When the boys were all about the London Eye before our trip I was dubious. Expensive, crowded, tourist trap…these were the words that came to my mind. And yet as we approached it on the afternoon of our ride I realized that like the Eiffel Tower it has a beauty all its own that comes partly from the sheer grandeur of size, partly from the human folly that led to its creation, and partly from the tremendous feat of engineering that keeps it rotating in a circle that is somehow both efficient and lazy.
Travel-with-kids tip: If you will be visiting the London Eye at the height of tourist season as we did, it’s worth it to spring for the Fast Track tickets. Yes, they are almost twice as expensive. But we saved ourselves nearly two hours on line and the boys loved the little knapsacks they got each of which contained a pair of binoculars, a pencil, and a small pad of paper.
I actually found the ride to be worth the money, largely because it offered such a new vantage point for viewing the city. And each of us saw something a little different. I gave Tommy my point-and-shoot camera and he spent the entire ride like this:
I now have photos of any number of buildings in London, most of which I don’t recognize, especially since he spent more time taking pictures of the Southwark side of the Thames, not noted for its architectural distinction. He did snap this beauty though, which I love:
Teddy realized his dream in the London Eye of seeing a pod of dolphins in the Thames (that’s his story, and he’s sticking to it, thank you very much – if you or I didn’t see them, that’s our problem). He spent the first part of the ride searching for them diligently in the water using his binoculars. When he “found” them swimming alongside one of the tourist boats that move up and down the river he gestured excitedly and told everyone in our car that he had seen a pod of common dolphins and one bottlenose. Then he decided that like any good scientist he had to sit down and sketch his observations.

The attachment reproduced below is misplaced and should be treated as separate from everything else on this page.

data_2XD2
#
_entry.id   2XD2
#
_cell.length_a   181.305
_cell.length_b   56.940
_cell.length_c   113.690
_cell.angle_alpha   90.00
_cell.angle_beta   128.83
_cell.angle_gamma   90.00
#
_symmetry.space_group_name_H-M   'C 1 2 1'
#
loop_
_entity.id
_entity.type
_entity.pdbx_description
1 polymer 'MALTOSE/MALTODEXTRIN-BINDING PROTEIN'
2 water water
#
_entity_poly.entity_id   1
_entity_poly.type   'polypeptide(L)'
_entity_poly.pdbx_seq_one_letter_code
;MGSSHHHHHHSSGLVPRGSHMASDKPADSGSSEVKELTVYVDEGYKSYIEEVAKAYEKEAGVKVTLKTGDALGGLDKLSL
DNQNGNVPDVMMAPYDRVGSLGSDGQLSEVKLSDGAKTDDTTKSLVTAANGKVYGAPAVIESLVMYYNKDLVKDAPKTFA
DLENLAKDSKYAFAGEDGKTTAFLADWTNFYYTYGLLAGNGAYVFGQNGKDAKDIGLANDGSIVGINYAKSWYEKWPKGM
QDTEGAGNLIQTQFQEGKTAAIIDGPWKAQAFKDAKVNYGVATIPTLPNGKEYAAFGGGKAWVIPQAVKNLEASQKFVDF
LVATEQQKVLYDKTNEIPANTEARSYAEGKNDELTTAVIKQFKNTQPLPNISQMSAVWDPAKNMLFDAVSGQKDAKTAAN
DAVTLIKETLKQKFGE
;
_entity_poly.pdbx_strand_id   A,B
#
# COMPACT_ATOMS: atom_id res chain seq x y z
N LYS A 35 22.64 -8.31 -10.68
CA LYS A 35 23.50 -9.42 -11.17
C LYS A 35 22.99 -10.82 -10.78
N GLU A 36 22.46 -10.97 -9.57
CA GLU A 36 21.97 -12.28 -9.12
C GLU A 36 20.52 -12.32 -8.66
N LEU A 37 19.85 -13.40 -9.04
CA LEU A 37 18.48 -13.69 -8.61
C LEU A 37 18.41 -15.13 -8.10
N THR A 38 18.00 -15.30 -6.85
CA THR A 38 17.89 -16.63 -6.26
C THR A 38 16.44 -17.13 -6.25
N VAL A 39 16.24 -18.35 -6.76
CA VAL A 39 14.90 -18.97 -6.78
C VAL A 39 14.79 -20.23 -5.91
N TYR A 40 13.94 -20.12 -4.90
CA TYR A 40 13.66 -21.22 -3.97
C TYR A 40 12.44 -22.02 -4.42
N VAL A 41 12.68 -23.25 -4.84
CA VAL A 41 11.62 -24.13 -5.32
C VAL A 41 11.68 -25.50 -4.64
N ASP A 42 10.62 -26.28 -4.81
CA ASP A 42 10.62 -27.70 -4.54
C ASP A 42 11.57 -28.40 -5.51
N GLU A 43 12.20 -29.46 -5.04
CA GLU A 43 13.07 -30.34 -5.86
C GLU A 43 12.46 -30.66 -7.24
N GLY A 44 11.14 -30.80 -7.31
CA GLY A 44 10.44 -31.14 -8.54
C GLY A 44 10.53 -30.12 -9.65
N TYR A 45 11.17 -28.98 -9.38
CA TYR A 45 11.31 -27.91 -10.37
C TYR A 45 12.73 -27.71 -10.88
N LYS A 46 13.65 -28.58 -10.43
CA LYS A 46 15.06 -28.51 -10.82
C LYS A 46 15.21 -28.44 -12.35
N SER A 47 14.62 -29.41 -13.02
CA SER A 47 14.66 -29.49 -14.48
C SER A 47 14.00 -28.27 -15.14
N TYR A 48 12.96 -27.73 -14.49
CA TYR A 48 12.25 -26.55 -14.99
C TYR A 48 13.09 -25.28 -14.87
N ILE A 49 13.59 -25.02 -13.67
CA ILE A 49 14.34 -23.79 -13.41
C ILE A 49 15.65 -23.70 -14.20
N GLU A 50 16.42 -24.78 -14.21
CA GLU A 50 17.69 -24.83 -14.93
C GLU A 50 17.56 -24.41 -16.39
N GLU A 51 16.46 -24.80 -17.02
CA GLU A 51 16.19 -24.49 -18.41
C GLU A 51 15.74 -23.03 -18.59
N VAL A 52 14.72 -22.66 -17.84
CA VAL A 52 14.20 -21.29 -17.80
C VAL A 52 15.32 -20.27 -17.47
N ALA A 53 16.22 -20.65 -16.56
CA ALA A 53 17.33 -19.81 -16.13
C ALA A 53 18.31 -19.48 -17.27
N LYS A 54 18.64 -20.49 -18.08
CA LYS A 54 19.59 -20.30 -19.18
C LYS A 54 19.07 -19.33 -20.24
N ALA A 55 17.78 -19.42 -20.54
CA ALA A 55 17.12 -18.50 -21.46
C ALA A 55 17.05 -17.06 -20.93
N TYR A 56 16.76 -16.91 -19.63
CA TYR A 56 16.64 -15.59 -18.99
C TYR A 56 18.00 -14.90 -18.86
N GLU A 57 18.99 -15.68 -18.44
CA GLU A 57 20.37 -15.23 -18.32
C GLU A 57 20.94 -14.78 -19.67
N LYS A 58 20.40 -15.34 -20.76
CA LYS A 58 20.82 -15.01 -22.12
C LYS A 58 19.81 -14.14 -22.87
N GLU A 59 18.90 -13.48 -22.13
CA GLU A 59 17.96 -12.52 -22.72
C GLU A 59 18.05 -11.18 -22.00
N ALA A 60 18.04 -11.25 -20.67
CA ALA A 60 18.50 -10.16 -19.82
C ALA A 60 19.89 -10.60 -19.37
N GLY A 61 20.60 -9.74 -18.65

And me? I simply enjoyed getting such a different view of a familiar cityscape. The spans on the Jubilee Bridge looked like violin strings or spiderwebs, so fine and white were they against the gray water.
I’d never seen the front of Buckingham Palace so clearly, nestled almost cozily into the surrounding trees.
And I loved the rain-dappled Houses of Parliament.
But my absolute favorite had to be seeing Nelson’s Column, normally so high above it all in Trafalgar Square, looking small (yet still self-important and imperious) tucked in amongst the buildings and cranes of an oblivious city.
Riding on the London Eye was one of the dreamiest parts of our trip and I’m so glad now that the children persuaded us to take a spin. Have you any Monday dreams? Please feel free to share them below. Questions? See About Monday Dreaming.